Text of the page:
Friday, December 04, 2015 - Updated: 6:53 am
Advent comes and goes nearly unnoticed. The only thing worth recognition between Halloween and Christmas is Thanksgiving, and even that has started to take a back seat as major stores start “decking the halls” and TV stations start putting on Christmas movies in late October and early November. Advent, a delightful period of quiet waiting and anticipation for the coming of the child Jesus, passes by largely forgotten.
My husband is a Maronite Catholic. Any of you familiar with Eastern Catholicism may have heard that the Eastern Catholic rites follow a different liturgical calendar. Most major feasts, like Christmas and Easter, fall on the same dates, thereby emphasizing the unity of the church, but other feasts and the general cycle of the liturgical seasons differs. Since we’re a mixed family (I’m Roman Catholic), I like to joke that we can opt for the longer Advent (Maronite calendar) and shorter Lent (Roman Catholic calendar).
In all seriousness, though, I deeply appreciate the length of the Maronite Advent, which averages out to be six weeks instead of four. This gives more time for contemplating the Gospel narrative leading up to the birth of Jesus and for allowing a sense of longing for the Lord’s coming to grow in our hearts.
Right now, my husband and I have three kids, 4 and younger, all born in the month of February. If you do the math, this means that I’ve been about six months pregnant during three of the last five Advents. Expecting a child is a wonderful way of getting into the Advent season and teaching kids what we mean when we say that we’re waiting for baby Jesus to arrive. But we can’t count on that natural way of celebrating Advent all the time, so we have to come up with other hands-on family traditions that can teach the kids about Advent, making the season come alive and make a difference.
1. Get the kids’ senses involved: fill your home with the sights, sounds, tastes and smells of Advent.
• Play Advent music. There are many beautiful hymns and songs specifically focused on Advent. You can play these in the background, or, if you still sing to your kids at night, simply include an Advent song to mark the season. A few Advent songs you might consider include: “O Come, O Come Emmanuel,” “O Come Divine Messiah,” “Come Oh Long Expected Jesus,” “On Jordan’s Bank the Baptist’s Cry,” “Rorate Coeli,” “Hark, a Mystic Voice is Sounding” and “Every Valley Shall Be Exalted.”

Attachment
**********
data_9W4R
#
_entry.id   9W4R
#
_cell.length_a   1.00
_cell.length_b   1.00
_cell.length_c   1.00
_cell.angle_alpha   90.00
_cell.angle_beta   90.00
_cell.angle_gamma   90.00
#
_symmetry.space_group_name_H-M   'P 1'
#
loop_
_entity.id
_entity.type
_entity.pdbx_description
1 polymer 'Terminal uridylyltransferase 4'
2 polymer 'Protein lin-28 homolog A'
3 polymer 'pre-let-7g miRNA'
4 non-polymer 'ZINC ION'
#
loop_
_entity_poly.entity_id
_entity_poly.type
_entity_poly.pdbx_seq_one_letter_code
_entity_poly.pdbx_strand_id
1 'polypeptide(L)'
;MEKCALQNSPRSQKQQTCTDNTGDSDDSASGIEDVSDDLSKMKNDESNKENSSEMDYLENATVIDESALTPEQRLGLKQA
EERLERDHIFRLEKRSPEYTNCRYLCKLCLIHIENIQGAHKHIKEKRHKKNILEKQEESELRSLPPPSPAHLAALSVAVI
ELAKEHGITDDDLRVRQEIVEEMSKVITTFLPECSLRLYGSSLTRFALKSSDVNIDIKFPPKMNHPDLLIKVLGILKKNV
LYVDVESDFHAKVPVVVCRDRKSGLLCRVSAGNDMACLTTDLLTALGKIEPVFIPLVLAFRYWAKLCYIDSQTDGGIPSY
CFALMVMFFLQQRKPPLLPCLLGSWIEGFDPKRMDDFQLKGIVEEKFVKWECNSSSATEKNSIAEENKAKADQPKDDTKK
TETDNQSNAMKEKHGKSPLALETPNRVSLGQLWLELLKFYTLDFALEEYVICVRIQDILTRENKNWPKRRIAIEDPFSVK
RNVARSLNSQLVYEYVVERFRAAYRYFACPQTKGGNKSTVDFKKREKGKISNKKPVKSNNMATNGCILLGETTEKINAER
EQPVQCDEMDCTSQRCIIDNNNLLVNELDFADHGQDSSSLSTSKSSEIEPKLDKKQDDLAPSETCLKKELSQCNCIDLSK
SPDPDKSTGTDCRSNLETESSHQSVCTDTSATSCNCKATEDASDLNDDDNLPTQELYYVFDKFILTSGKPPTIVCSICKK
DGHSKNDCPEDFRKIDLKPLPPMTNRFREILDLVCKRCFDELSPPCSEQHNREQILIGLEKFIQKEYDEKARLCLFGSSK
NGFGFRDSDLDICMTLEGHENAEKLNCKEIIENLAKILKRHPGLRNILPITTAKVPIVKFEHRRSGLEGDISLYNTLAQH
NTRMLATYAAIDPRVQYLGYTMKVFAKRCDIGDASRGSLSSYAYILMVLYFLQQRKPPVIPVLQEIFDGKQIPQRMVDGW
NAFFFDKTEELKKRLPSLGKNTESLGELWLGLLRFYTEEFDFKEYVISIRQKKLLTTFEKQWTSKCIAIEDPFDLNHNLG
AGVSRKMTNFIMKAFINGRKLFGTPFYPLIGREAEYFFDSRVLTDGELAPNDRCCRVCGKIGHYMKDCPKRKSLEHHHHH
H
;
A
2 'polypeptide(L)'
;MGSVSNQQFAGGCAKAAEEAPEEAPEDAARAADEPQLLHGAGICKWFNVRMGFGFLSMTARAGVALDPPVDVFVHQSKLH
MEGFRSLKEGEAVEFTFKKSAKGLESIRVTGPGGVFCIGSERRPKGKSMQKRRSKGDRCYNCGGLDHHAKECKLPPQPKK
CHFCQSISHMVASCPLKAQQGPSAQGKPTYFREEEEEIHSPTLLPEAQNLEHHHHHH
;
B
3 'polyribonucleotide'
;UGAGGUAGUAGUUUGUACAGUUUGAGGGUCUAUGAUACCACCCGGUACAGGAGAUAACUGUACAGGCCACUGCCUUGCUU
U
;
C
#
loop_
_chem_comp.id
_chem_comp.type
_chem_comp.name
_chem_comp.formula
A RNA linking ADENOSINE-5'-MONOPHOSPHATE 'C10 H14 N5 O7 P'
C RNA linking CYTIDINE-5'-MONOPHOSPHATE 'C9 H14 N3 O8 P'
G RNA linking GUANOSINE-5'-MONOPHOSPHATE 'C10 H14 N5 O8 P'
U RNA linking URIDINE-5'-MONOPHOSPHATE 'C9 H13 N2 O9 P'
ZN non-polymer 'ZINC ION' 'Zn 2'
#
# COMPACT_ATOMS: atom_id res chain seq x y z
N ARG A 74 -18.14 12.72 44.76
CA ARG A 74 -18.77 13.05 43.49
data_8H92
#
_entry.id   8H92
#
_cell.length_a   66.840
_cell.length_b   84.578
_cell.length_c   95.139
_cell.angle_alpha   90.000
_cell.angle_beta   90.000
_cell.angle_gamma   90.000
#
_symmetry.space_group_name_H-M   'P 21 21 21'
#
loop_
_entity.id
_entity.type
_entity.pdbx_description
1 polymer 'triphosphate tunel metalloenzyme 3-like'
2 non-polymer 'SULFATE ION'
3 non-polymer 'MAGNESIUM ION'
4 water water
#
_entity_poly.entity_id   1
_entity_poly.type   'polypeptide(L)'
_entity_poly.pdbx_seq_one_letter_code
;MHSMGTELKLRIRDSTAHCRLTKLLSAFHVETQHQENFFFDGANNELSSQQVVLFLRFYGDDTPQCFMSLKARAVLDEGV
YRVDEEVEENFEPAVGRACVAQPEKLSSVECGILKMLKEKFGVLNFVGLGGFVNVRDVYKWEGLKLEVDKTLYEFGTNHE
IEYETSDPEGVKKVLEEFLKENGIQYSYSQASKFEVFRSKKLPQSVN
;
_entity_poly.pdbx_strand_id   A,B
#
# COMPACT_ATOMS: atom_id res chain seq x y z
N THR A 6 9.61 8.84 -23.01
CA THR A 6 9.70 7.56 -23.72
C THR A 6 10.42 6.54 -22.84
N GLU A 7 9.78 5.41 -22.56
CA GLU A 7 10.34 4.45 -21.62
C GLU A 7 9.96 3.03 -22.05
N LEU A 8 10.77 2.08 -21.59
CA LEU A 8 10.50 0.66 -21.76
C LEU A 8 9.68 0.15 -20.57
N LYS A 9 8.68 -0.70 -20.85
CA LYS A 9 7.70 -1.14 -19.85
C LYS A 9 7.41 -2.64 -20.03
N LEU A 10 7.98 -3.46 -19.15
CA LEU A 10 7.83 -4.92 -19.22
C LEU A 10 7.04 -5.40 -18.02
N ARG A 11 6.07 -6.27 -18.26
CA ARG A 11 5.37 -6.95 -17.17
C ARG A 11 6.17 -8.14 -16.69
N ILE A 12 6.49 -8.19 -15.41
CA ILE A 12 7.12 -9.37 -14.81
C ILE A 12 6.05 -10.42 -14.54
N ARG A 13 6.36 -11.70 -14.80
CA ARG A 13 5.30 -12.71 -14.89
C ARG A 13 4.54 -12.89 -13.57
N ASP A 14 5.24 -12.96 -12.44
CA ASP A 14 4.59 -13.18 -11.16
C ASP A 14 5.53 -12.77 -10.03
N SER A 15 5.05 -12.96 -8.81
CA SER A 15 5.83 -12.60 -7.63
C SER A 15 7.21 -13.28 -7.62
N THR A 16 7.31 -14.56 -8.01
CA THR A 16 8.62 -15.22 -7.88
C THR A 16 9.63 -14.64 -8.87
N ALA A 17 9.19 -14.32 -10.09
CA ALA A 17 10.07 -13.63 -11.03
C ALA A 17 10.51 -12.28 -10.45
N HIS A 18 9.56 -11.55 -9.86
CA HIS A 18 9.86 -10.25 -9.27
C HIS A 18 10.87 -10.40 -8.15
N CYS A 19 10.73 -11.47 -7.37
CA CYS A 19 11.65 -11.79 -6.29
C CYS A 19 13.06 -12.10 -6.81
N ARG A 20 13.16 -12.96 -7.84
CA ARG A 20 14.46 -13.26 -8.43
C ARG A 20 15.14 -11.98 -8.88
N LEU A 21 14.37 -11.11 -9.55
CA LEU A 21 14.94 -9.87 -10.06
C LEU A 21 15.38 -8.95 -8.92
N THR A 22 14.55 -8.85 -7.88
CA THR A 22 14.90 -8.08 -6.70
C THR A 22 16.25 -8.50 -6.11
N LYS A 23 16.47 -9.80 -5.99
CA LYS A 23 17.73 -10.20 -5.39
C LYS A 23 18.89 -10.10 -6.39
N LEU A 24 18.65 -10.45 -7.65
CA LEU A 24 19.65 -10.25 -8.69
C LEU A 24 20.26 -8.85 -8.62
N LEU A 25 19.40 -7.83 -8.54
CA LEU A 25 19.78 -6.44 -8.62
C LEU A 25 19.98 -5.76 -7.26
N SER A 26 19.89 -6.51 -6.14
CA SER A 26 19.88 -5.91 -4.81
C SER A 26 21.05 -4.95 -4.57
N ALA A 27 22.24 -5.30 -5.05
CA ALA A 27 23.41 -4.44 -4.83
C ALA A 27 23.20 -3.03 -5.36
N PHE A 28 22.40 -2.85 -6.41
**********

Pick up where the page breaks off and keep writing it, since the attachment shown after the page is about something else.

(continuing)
• Decorate for Advent. This could be as simple as an Advent wreath on the dining room table, or you could get more elaborate, putting symbols and Scripture verses that remind you of Advent around the house.
• Have special foods. We tend to associate special foods with Christmas more than Advent, but you can adapt some of the same treats, like sugar cookies or gingerbread, for Advent by changing the color of the frosting to pink and purple and using Advent-shaped cookie cutters (e.g. star, candle, angel). Talk to your kids about the meaning of these symbols and how they relate to the time of Advent.
• Get creative with Advent scents. There aren’t really specific smells associated with Advent, aside perhaps from the evergreen scent that emanates from the Advent wreath, but you can get creative here and set aside certain smells that you only use in your house during Advent, so your kids associate them with the season. You might consider, for example, boiling orange peel, cinnamon sticks and clove — this will give off a warm, inviting smell that permeates throughout the house.
2. Do something Advent-related every day as a family. This could be setting aside a few minutes to say an Advent prayer as a family (if you have an Advent wreath, you can light one of the candles at this time), using an Advent calendar or making a Jesse tree.
3. Use Advent images. Introduce your kids to classical art related to Advent (pictures of John the Baptist, the Visitation, the Annunciation, etc.) and talk about the stories depicted and what we can learn from them. You can also build anticipation but putting the Nativity scene out before Christmas and gradually adding the figurines in preparation for the big day, placing baby Jesus in the manger on Christmas Eve.
4. Celebrate the saints during Advent. Several feast days in the month of December can take on a distinctive Advent flavor, including St. Nicholas and St. Lucy. Each of these saints has a rich history and a variety of traditions (costumes, special foods, etc.) connected to their feast days that can help make the season come alive for your kids.
5. Do some sort of additional outreach as a family. The Lord once told us in a parable, “Amen, I say to you, whatever you did for one of these least brothers of mine, you did for me” (Matthew 25:40). One of the best ways to get ready to receive Jesus is by opening our hearts to other people. This starts in the home, with kindness toward each other, and can then extend to our parishes and local communities through the spiritual and corporal works of mercy.
Wishing all of you and your families a blessed and peaceful Advent!
Mady is director of the diocesan Office for Marriage, Family and Life.